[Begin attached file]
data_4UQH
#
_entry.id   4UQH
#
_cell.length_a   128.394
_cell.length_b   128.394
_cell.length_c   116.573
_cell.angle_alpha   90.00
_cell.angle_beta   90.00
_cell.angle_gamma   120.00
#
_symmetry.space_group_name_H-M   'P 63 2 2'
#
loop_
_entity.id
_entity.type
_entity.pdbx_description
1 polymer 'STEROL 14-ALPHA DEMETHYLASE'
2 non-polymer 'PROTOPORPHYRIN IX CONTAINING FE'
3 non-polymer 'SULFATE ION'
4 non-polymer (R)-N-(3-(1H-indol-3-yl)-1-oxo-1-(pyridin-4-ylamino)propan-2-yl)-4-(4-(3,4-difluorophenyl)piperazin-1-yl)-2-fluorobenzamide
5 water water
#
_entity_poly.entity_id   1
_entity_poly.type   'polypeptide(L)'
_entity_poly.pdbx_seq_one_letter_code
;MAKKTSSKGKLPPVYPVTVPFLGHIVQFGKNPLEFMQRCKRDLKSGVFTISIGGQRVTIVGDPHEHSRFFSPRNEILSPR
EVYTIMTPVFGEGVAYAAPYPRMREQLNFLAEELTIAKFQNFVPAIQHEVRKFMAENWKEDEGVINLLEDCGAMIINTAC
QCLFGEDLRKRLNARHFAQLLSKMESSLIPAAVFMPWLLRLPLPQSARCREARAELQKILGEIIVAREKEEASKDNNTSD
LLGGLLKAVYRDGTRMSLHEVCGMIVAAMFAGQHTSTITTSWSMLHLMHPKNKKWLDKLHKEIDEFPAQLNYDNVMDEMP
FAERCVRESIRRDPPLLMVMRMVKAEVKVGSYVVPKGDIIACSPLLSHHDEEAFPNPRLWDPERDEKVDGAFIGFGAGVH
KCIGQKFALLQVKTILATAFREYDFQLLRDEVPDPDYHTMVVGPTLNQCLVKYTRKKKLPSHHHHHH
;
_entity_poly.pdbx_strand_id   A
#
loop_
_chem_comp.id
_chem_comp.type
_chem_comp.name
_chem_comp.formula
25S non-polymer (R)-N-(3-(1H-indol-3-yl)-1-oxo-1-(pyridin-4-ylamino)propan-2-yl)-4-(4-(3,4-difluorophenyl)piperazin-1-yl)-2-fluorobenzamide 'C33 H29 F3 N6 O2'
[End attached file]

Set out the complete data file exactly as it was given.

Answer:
data_4UQH
#
_entry.id   4UQH
#
_cell.length_a   128.394
_cell.length_b   128.394
_cell.length_c   116.573
_cell.angle_alpha   90.00
_cell.angle_beta   90.00
_cell.angle_gamma   120.00
#
_symmetry.space_group_name_H-M   'P 63 2 2'
#
loop_
_entity.id
_entity.type
_entity.pdbx_description
1 polymer 'STEROL 14-ALPHA DEMETHYLASE'
2 non-polymer 'PROTOPORPHYRIN IX CONTAINING FE'
3 non-polymer 'SULFATE ION'
4 non-polymer (R)-N-(3-(1H-indol-3-yl)-1-oxo-1-(pyridin-4-ylamino)propan-2-yl)-4-(4-(3,4-difluorophenyl)piperazin-1-yl)-2-fluorobenzamide
5 water water
#
_entity_poly.entity_id   1
_entity_poly.type   'polypeptide(L)'
_entity_poly.pdbx_seq_one_letter_code
;MAKKTSSKGKLPPVYPVTVPFLGHIVQFGKNPLEFMQRCKRDLKSGVFTISIGGQRVTIVGDPHEHSRFFSPRNEILSPR
EVYTIMTPVFGEGVAYAAPYPRMREQLNFLAEELTIAKFQNFVPAIQHEVRKFMAENWKEDEGVINLLEDCGAMIINTAC
QCLFGEDLRKRLNARHFAQLLSKMESSLIPAAVFMPWLLRLPLPQSARCREARAELQKILGEIIVAREKEEASKDNNTSD
LLGGLLKAVYRDGTRMSLHEVCGMIVAAMFAGQHTSTITTSWSMLHLMHPKNKKWLDKLHKEIDEFPAQLNYDNVMDEMP
FAERCVRESIRRDPPLLMVMRMVKAEVKVGSYVVPKGDIIACSPLLSHHDEEAFPNPRLWDPERDEKVDGAFIGFGAGVH
KCIGQKFALLQVKTILATAFREYDFQLLRDEVPDPDYHTMVVGPTLNQCLVKYTRKKKLPSHHHHHH
;
_entity_poly.pdbx_strand_id   A
#
loop_
_chem_comp.id
_chem_comp.type
_chem_comp.name
_chem_comp.formula
25S non-polymer (R)-N-(3-(1H-indol-3-yl)-1-oxo-1-(pyridin-4-ylamino)propan-2-yl)-4-(4-(3,4-difluorophenyl)piperazin-1-yl)-2-fluorobenzamide 'C33 H29 F3 N6 O2'